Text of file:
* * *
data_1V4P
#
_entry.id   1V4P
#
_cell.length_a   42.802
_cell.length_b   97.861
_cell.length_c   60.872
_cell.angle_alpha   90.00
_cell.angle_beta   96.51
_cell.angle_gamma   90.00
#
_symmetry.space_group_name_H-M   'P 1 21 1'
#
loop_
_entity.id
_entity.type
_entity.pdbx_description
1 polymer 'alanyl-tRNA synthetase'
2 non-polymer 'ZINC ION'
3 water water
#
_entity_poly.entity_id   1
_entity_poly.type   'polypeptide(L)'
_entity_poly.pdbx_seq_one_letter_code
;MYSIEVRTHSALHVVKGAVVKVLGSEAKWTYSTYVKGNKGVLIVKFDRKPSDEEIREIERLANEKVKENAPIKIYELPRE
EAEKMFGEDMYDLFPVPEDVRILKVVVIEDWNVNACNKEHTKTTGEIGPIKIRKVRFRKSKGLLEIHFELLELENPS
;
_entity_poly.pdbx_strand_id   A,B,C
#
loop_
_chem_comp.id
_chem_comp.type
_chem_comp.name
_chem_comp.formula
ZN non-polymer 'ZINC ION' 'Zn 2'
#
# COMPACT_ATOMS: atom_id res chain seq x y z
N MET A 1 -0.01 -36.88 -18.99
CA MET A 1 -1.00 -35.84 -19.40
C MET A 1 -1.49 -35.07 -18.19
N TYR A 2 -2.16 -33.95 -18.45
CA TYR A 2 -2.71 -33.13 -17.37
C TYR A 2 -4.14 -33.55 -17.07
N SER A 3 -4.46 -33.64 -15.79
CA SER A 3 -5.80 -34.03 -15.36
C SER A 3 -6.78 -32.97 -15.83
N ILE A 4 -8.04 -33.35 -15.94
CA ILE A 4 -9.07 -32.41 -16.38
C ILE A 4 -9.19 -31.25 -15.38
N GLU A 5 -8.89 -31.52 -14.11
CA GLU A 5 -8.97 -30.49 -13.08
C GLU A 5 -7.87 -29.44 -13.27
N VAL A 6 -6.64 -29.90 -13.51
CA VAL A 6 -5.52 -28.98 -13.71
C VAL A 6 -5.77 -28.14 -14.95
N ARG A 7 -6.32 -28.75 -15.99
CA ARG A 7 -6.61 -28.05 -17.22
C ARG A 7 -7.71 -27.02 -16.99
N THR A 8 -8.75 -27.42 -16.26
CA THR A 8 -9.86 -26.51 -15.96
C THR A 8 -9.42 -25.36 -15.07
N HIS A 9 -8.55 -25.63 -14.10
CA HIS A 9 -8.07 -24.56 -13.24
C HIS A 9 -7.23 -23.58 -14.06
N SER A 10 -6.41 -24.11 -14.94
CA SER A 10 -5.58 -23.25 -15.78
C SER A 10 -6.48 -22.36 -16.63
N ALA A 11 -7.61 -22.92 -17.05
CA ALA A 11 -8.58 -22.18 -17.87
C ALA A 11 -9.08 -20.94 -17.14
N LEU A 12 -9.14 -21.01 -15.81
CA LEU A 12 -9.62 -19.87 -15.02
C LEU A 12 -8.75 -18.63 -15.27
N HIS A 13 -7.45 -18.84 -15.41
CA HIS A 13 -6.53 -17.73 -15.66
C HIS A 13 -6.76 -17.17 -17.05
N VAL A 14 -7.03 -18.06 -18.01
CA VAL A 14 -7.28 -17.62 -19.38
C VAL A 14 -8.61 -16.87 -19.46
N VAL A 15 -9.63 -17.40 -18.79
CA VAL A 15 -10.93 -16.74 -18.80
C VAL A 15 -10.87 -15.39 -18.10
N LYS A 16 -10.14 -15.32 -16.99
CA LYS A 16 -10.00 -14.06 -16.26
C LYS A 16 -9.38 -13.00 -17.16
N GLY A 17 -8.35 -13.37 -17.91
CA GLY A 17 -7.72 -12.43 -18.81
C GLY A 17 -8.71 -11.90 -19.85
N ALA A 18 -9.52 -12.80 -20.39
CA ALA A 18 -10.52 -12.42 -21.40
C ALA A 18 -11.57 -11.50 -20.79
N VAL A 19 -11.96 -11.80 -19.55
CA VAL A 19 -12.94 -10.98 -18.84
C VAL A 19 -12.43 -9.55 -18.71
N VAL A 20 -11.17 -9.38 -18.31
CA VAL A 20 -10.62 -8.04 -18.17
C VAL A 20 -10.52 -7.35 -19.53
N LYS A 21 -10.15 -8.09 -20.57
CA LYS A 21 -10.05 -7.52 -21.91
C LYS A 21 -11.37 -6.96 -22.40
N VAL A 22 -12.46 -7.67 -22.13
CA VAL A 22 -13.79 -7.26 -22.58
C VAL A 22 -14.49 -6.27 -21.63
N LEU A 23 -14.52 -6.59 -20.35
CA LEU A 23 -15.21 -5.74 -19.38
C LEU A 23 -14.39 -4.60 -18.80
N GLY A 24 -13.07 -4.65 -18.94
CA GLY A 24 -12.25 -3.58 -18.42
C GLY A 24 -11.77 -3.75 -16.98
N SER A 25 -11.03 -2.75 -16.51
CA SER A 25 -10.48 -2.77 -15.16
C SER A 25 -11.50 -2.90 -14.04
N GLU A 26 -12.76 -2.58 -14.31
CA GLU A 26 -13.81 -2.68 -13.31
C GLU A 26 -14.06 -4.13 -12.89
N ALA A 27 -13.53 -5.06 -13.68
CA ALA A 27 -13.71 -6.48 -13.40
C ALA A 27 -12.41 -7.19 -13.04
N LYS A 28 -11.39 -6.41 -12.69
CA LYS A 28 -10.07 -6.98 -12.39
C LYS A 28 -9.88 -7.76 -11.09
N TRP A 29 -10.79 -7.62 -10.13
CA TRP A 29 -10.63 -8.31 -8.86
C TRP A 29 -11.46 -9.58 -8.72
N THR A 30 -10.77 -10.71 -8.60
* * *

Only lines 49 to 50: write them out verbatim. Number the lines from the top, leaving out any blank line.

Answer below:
C ILE A 4 -9.19 -31.25 -15.38
N GLU A 5 -8.89 -31.52 -14.11